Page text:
Local GOP forum nixed over invite to candidate with alleged white nationalist views

A weekend forum for Republican House candidates in central Pennsylvania was cancelled Wednesday amid backlash over an invitation extended to a candidate with alleged white nationalist views.

The invitation was extended to Sean M. Donahue by the Dauphin County Council of Republican Women, in the 11th District race for the seat of retiring GOP Rep. Lou Barletta. A representative for the group told Fox News the event was cancelled, without elaborating.

The pushback was led by candidate Andrew Lewis, an Iraq military veteran who said he’d boycott the event scheduled for Saturday.

Donahue, as of Wednesday, had yet to officially enter the race, but a Facebook page and website apparently connected to him declares Donahue a candidate.

Lewis -- a businessman running on a pro-Trump, America First agenda -- argues Donahue’s “anti-Semitic, pro-segregationist, and white-supremacist views and values” have no place in the county, much less the forum.

“The greatest thing about America is that here, no matter who you are, the color of your skin, or where you come from, if you are willing to roll up your sleeves and work hard you can become whoever you want to be and nobody can hold you back,” said Lewis, who had called on other candidates to also boycott the forum.

Candidate Dan Meuser also had been invited, but a spokesman said Wednesday he wasn’t planning to go because of Donahue. 

Donahue could not be reached Wednesday to answer questions about Lewis alleging he holds white supremacist views.

A statement posted online that appeared written and posted by Donahue suggested that he’s trying to win by taking up Barletta’s hardline immigration stance and that he’s long been a victim of the media and political establishment.

“If we do not want to control immigration from South and Central America, we must accept Whites will ultimately become the racial minority in the United States,” the nine-page statement also reads. “If I am elected, I promise to preserve the American dream for Americans and to deny that dream to foreigners.”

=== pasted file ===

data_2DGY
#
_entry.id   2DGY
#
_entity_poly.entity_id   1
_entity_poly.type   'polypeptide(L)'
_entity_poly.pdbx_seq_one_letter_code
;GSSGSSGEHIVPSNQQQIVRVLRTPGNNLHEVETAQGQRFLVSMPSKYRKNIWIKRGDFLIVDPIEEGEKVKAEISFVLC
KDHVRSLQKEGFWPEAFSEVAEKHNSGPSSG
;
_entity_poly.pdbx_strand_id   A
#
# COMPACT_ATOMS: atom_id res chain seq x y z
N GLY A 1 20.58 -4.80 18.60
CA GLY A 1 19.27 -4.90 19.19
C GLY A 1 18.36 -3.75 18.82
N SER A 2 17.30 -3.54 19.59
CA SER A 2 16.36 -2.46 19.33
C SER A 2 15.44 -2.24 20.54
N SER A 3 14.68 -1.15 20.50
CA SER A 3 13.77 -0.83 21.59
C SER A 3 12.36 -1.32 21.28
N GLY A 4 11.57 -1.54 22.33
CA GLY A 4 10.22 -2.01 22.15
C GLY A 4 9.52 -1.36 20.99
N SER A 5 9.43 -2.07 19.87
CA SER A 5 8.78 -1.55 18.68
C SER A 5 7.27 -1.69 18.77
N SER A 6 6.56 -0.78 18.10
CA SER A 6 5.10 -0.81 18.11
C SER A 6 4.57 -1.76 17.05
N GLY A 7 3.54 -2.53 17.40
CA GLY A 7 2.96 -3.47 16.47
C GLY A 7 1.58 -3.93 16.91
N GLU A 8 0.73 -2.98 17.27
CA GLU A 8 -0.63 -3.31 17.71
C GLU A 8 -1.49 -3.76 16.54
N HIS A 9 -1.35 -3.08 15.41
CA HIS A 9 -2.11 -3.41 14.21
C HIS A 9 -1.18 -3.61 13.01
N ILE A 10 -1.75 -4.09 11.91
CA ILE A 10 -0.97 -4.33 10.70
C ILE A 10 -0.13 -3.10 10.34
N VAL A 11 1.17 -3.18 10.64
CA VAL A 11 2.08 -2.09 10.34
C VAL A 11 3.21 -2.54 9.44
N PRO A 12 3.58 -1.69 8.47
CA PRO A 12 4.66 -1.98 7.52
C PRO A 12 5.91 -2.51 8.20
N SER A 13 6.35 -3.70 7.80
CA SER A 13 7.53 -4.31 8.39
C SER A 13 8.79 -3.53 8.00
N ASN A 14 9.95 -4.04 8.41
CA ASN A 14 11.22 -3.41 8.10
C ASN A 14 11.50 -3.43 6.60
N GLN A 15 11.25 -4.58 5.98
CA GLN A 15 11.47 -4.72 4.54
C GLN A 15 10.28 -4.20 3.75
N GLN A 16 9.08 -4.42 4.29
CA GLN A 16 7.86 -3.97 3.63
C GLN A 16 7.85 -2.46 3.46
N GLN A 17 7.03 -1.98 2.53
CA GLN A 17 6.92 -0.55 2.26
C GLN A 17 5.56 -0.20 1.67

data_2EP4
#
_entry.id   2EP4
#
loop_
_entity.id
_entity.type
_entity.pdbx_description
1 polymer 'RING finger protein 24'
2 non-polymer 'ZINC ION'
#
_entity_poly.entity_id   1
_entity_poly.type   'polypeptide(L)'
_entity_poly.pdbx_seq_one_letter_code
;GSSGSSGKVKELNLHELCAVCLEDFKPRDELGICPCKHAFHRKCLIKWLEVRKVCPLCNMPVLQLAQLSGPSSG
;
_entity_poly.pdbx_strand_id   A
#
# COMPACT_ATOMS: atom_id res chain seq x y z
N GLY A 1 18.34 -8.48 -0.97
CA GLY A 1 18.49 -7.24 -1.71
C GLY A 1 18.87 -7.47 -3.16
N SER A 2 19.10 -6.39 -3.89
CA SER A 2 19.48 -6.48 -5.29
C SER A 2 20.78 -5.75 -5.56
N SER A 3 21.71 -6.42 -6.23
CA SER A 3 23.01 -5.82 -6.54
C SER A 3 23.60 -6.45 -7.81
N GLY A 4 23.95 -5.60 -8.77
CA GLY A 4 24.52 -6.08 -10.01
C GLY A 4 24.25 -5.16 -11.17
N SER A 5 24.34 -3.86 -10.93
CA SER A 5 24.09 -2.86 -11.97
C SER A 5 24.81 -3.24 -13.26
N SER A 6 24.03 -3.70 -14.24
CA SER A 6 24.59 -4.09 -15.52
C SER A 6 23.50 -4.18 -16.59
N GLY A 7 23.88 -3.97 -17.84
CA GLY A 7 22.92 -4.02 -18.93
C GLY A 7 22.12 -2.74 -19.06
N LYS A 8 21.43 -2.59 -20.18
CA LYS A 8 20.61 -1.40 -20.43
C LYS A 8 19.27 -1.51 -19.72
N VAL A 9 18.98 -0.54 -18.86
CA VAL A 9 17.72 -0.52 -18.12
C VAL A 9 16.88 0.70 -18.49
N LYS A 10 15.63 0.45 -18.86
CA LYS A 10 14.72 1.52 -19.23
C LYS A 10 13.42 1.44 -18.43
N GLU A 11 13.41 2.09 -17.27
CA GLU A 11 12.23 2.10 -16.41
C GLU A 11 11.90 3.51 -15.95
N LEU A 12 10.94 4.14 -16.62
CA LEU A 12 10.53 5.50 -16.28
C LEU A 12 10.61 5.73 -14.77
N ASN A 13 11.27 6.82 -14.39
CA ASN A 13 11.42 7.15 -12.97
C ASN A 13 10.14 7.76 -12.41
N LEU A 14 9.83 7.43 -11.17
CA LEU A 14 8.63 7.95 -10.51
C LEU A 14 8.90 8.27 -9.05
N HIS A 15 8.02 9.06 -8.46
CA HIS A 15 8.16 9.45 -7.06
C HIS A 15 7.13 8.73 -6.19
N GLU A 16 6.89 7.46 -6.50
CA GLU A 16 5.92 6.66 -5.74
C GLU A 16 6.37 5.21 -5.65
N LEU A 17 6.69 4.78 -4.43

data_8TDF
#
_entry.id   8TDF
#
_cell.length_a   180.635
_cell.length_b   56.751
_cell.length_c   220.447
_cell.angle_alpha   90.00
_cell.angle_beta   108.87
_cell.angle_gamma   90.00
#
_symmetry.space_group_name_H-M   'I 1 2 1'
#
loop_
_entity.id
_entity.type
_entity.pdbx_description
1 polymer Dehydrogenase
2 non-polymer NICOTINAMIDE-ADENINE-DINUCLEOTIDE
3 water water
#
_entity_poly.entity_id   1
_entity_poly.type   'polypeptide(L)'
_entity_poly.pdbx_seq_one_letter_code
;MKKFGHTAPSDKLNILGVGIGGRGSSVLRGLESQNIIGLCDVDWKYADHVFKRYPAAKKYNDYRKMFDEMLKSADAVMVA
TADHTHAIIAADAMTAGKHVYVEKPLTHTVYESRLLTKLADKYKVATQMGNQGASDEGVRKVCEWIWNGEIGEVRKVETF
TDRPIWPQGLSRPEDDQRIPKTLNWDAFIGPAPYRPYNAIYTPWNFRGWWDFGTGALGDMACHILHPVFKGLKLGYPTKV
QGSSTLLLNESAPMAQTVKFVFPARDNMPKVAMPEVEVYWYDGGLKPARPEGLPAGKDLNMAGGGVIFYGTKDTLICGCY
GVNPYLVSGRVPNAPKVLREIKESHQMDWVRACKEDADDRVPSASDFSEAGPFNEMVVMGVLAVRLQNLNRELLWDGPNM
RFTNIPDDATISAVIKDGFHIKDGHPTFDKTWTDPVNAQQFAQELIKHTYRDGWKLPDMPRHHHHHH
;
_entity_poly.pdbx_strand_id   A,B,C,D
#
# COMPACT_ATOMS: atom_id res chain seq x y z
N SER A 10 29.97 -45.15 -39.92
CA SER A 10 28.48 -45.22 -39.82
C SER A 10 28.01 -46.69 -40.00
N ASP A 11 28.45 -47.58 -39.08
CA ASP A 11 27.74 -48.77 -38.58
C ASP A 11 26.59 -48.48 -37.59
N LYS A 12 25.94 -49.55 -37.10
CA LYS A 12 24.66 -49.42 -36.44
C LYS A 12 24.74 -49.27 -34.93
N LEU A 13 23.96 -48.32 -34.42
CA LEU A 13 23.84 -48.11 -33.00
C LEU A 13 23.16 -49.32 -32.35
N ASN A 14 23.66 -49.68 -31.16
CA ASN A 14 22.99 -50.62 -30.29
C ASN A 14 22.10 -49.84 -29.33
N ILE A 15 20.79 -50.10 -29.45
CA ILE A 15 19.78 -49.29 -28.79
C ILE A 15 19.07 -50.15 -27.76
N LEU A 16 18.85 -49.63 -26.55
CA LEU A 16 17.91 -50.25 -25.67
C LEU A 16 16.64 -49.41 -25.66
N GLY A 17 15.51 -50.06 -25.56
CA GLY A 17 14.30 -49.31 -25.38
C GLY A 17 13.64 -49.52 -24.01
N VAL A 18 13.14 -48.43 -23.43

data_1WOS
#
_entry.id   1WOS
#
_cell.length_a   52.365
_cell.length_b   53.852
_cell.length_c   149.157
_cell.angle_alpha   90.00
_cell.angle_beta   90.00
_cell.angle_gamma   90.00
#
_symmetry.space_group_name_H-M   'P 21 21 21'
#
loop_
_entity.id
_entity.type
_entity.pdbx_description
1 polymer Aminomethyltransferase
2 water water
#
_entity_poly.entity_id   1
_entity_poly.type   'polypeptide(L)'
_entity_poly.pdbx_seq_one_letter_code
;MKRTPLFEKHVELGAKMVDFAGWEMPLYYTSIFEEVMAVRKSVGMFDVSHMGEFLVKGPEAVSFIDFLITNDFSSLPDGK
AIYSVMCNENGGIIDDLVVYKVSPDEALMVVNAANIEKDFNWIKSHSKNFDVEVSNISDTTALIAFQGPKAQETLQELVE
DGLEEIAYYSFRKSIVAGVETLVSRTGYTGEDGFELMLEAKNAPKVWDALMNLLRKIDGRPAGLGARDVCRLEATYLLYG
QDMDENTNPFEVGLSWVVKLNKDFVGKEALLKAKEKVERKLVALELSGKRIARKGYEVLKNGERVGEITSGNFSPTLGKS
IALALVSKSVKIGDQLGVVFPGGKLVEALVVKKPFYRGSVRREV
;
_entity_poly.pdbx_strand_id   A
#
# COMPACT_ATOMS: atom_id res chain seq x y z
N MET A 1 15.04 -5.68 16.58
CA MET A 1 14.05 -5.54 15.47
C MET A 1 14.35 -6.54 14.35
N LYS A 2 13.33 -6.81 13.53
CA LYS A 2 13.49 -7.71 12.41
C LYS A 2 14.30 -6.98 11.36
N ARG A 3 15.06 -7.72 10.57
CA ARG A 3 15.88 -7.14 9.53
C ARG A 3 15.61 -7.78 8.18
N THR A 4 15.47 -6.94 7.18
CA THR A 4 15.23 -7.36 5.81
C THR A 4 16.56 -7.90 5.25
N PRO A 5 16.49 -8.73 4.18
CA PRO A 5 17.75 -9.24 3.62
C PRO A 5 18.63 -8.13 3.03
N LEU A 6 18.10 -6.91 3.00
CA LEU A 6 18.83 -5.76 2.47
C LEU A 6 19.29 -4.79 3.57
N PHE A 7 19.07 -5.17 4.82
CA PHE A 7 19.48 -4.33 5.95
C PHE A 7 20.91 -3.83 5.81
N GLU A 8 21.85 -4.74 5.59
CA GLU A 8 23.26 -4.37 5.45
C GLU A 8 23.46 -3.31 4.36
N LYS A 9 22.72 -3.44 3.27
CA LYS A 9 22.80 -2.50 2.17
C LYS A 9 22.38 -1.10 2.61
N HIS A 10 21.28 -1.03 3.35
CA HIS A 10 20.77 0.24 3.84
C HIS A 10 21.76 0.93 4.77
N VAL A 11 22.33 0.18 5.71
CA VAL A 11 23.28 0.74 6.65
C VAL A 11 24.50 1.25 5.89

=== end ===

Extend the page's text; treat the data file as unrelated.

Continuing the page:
The statement also attempted to explain allegations that Donahue associated with former KKK leader David Duke, while saying an online talk show he coordinated provided a forum for “extreme radical views.”

One resident on Wednesday expressed dismay over how the weekend candidates’ forum had to be called off over the controversy, while calling it the right move. 

“I think it was better to have cancelled the forum, than to have legitimized the views of such a candidate,” said Jim Lucas, a Republican voter in that congressional district. “But these types of events are very important. So I’m a little disappointed that it was cancelled.”

A rally this summer in Charlottesville, Va., organized by white supremacists and others from the so-called “far right,” resulted in violent clashes and the death of a woman killed in a vehicle attack. The incident sparked national outrage and refocused attention on such groups, as elected politicians of both major parties condemned such views.

More recently, the longshot campaign of Paul Nehlen, a Republican challenging House Speaker Paul Ryan for his Wisconsin House seat, was significantly set back by Nehlen’s social media posts, considered by critics to be anti-Semitic or sympathetic to white supremacists.

Donahue was convicted last year on one count of making a "terroristic" threat against a local official, according to the local publication CitizensVoice.com.